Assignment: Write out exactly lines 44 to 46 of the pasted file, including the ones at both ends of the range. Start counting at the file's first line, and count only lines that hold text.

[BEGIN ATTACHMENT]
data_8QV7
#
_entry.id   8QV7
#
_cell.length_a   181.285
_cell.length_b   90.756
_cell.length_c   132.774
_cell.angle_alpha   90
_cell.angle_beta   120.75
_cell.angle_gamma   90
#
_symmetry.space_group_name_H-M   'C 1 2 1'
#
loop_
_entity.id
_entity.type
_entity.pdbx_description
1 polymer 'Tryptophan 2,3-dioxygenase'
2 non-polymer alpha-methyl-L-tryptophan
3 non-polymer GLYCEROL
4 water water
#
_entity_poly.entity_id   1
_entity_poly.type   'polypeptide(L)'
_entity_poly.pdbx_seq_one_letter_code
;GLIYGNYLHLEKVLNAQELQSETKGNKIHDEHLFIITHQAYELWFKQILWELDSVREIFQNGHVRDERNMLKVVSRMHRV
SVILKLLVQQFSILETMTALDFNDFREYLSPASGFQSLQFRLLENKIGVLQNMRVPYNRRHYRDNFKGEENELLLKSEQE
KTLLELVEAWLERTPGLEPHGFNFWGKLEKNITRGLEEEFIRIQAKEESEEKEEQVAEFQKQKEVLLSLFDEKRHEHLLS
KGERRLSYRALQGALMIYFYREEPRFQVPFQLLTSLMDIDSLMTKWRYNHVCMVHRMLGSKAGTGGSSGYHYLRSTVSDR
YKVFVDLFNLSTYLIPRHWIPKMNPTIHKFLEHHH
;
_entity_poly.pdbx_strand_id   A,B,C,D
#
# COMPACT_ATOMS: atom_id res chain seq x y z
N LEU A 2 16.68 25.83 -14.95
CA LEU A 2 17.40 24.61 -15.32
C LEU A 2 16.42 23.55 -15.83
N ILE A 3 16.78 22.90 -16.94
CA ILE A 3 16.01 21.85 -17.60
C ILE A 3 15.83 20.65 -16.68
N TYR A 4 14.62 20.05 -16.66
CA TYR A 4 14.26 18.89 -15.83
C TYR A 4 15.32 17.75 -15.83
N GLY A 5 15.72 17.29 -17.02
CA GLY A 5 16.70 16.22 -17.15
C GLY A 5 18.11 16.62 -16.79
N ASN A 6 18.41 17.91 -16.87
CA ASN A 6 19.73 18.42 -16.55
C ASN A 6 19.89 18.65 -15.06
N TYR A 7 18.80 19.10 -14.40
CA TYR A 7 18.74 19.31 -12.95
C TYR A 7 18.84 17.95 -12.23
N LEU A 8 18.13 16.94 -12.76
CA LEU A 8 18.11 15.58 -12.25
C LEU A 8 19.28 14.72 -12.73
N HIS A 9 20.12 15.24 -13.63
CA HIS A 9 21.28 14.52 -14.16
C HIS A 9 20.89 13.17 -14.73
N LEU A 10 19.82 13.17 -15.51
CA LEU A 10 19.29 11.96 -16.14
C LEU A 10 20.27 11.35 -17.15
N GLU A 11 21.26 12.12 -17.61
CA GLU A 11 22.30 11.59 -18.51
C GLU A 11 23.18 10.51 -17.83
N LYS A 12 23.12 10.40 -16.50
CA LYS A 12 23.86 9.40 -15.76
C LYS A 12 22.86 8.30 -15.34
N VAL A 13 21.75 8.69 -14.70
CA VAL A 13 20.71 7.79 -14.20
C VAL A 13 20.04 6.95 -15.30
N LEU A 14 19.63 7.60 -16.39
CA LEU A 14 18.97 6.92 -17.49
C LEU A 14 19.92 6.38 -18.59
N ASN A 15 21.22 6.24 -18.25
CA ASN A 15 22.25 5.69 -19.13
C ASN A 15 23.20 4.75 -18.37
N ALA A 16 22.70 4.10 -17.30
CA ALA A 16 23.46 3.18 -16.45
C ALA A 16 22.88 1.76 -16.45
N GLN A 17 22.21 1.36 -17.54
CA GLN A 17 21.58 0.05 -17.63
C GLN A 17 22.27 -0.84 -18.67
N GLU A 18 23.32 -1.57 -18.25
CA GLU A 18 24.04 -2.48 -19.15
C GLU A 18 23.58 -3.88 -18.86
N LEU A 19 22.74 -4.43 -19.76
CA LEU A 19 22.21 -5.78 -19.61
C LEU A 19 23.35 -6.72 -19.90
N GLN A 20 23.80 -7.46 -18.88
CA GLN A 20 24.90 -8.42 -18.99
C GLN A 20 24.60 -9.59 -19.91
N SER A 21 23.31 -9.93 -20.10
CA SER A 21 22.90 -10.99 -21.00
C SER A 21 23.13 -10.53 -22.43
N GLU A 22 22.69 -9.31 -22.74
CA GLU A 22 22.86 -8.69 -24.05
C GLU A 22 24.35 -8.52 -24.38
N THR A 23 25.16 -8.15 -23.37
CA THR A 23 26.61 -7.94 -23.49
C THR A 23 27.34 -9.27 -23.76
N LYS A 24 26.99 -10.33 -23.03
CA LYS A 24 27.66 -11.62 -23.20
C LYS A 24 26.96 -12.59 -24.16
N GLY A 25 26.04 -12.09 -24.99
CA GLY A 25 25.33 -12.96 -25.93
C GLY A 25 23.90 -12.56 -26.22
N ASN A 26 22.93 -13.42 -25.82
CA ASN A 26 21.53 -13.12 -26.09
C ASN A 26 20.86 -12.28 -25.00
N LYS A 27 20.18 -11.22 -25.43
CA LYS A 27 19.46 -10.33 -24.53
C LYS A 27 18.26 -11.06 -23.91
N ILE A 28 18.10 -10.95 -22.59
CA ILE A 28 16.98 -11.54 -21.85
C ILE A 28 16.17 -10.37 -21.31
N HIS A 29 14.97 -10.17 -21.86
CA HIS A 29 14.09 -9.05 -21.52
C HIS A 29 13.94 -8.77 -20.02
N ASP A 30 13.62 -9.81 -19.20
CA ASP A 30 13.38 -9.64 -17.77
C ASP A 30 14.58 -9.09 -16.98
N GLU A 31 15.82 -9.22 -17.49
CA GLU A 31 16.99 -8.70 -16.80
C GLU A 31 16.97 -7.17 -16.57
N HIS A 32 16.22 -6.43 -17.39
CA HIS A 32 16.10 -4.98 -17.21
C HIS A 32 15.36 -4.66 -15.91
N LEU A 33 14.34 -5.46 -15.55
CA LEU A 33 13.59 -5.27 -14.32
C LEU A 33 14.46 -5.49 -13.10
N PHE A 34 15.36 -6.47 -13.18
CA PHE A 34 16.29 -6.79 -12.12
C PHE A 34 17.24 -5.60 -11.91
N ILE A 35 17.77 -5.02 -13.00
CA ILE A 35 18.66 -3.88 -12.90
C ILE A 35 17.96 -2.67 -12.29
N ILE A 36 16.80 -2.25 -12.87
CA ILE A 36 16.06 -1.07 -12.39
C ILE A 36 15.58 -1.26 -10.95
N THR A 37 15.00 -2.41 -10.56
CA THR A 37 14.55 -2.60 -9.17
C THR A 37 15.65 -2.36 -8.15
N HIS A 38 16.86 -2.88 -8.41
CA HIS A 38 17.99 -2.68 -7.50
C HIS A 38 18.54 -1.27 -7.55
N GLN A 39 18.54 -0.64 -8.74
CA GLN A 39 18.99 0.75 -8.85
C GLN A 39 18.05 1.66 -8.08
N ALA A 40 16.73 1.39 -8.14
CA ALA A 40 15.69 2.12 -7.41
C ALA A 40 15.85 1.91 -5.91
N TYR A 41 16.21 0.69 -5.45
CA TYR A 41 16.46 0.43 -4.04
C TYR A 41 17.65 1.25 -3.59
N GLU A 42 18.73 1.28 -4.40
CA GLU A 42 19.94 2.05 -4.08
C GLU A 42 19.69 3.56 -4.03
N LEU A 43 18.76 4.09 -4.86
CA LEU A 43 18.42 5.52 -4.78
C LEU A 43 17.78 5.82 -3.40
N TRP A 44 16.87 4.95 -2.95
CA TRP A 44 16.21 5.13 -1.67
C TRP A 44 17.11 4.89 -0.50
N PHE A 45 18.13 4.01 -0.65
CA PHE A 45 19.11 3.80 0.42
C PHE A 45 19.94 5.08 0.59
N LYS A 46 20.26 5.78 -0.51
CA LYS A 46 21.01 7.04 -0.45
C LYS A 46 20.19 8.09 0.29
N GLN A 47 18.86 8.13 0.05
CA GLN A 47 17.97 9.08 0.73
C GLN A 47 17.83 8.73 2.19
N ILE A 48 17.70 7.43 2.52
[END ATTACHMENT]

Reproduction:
N GLY A 5 15.72 17.29 -17.02
CA GLY A 5 16.70 16.22 -17.15
C GLY A 5 18.11 16.62 -16.79